In many old-growth buckthorn infestations, buckthorn berries have been dropping for years creating a significant seed bank that will germinate like crazy when the buckthorn canopy is removed and sunlight reaches the woodland understory (see NOTE below). Trying to haul buckthorn branches with berries out of the woods is difficult to do without dropping and spreading more berries, sometimes into areas beyond the original buckthorn infestation.
Buckthorn berries stacked within dense piles of buckthorn brush left in the woodland will have difficulty germinating due to lack of sun. Buckthorn seedlings that do germinate are confined to the brush pile and can be spot sprayed with a late fall foliar herbicide application. Foliar spraying in late fall protects dormant native plants and the timing makes for an efficient herbicide absorption to buckthorn roots where the plant has stored its energy.
Buckthorn brush piles provide erosion control in sloped areas. Use buckthorn stumps or other woody plants to hold brush piles in place. In time organic matter such as leaves and soil will collect in the piles making a great place for new plants to take root and enhance erosion control. Larger buckthorn trunks make an ideal foot path boundary.
Buckthorn brush piles create wildlife habitat. Many birds, including ground nesting birds like the American woodcock, rabbits, etc. will use these piles for shelter from predators. The brush acts as a mulch layer and over time will break down and return nutrients to native woodland understory plants.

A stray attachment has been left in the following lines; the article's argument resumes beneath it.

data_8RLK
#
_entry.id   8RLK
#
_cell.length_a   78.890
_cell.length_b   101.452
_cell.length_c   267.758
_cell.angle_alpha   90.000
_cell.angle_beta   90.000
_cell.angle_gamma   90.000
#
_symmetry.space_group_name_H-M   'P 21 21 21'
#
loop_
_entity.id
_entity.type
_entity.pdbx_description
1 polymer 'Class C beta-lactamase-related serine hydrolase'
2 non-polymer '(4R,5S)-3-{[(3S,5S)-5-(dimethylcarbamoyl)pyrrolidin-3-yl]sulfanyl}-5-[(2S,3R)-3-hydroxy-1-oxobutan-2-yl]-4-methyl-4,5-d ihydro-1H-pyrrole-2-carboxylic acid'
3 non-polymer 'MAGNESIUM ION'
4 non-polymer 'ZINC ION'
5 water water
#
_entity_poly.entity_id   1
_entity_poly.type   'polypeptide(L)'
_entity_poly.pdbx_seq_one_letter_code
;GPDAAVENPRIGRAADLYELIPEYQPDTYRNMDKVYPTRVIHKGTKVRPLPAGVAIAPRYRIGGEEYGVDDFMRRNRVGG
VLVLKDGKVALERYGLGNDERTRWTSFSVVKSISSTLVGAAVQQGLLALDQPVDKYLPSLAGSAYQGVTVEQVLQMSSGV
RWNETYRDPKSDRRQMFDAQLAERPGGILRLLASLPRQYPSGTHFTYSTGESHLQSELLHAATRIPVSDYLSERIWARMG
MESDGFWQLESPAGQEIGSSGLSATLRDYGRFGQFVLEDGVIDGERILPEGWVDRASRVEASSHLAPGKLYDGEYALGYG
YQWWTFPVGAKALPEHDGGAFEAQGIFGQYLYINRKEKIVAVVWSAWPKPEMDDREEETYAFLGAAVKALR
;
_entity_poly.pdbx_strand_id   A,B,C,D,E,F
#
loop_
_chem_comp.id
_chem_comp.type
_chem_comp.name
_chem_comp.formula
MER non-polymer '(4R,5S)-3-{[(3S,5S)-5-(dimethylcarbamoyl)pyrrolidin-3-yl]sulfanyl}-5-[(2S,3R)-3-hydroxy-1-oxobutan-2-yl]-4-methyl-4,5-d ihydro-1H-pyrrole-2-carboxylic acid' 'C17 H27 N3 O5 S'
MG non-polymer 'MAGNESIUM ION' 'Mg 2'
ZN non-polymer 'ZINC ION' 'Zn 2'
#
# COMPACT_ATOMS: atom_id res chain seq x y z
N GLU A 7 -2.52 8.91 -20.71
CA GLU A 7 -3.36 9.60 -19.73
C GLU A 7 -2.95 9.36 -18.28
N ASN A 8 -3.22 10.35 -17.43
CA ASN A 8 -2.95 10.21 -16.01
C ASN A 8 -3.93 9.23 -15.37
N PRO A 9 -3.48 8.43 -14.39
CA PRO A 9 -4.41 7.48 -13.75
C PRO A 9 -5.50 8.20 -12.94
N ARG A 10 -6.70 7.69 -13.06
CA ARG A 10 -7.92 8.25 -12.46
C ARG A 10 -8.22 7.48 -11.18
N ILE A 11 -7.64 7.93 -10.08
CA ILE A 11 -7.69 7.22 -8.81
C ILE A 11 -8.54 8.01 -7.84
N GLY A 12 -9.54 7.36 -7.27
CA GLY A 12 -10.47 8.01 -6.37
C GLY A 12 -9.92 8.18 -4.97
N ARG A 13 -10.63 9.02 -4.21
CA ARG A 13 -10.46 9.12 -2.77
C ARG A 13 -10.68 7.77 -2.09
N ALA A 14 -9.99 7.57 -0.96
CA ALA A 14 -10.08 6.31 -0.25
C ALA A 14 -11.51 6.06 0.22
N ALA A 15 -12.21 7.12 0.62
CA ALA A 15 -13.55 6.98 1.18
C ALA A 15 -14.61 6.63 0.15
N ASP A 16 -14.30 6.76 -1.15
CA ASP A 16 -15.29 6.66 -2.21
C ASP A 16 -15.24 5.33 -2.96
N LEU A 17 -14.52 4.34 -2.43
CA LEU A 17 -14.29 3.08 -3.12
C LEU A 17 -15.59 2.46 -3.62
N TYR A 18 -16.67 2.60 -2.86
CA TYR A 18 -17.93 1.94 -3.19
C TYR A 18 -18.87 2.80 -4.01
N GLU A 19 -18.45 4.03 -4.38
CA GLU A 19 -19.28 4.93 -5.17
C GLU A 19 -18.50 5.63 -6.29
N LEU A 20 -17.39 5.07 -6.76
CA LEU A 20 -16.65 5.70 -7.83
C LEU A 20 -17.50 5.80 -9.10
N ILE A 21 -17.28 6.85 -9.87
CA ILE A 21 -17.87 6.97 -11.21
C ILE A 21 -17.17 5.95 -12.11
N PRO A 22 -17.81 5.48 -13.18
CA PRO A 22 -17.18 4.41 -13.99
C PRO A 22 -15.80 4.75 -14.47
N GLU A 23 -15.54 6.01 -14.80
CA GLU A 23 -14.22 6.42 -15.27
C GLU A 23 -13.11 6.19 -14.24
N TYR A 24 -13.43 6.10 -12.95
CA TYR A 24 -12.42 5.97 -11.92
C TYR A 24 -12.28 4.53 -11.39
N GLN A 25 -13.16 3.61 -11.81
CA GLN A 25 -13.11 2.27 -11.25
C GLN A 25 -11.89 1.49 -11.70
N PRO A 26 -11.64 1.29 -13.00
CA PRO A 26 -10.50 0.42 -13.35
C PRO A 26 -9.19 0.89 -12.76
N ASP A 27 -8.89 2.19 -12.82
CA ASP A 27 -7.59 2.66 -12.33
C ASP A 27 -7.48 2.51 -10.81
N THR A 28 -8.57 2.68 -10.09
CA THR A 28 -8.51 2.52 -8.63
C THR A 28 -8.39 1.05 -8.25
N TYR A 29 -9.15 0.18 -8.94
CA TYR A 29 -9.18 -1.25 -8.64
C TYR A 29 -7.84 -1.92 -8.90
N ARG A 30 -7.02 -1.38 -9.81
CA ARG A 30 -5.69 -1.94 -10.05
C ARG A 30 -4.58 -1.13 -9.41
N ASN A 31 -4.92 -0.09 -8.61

Chipping buckthorn back into the woodland is another good option for large quantities of buckthorn brush if access for equipment is feasible. Just as we mulch around newly planted trees and shrubs in landscaped areas of our property, buckthorn brush mulch is very beneficial to the native plants in the woodland. Buckthorn mulch will suppress invasive plants from germinating and help retention of soil moisture.
NOTE: The biggest buckthorn removal mistake I see is removing too much buckthorn at one time, except in the case of a prairie restoration. Remove buckthorn in stages over several years or more beginning with removal of female buckthorn with berries only. Leave male and smaller buckthorn plants to shade the woodland understory while the woodland adjusts to increased sunlight. This practice will help young native plants survive and establish, and minimize the likelihood of an infestation of more non-native invasive plants.